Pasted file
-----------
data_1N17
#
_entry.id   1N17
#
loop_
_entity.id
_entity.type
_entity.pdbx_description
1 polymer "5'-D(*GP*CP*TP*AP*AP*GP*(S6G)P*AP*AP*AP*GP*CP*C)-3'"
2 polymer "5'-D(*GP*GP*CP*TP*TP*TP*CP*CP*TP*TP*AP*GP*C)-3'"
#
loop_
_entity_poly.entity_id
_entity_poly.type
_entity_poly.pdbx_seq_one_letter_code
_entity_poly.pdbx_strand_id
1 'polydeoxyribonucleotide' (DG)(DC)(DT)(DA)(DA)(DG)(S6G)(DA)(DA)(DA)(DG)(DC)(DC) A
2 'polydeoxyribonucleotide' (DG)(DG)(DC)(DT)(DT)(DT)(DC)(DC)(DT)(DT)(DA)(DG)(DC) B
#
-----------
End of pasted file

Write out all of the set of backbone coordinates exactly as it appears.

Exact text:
data_1N17
#
_entry.id   1N17
#
loop_
_entity.id
_entity.type
_entity.pdbx_description
1 polymer "5'-D(*GP*CP*TP*AP*AP*GP*(S6G)P*AP*AP*AP*GP*CP*C)-3'"
2 polymer "5'-D(*GP*GP*CP*TP*TP*TP*CP*CP*TP*TP*AP*GP*C)-3'"
#
loop_
_entity_poly.entity_id
_entity_poly.type
_entity_poly.pdbx_seq_one_letter_code
_entity_poly.pdbx_strand_id
1 'polydeoxyribonucleotide' (DG)(DC)(DT)(DA)(DA)(DG)(S6G)(DA)(DA)(DA)(DG)(DC)(DC) A
2 'polydeoxyribonucleotide' (DG)(DG)(DC)(DT)(DT)(DT)(DC)(DC)(DT)(DT)(DA)(DG)(DC) B
#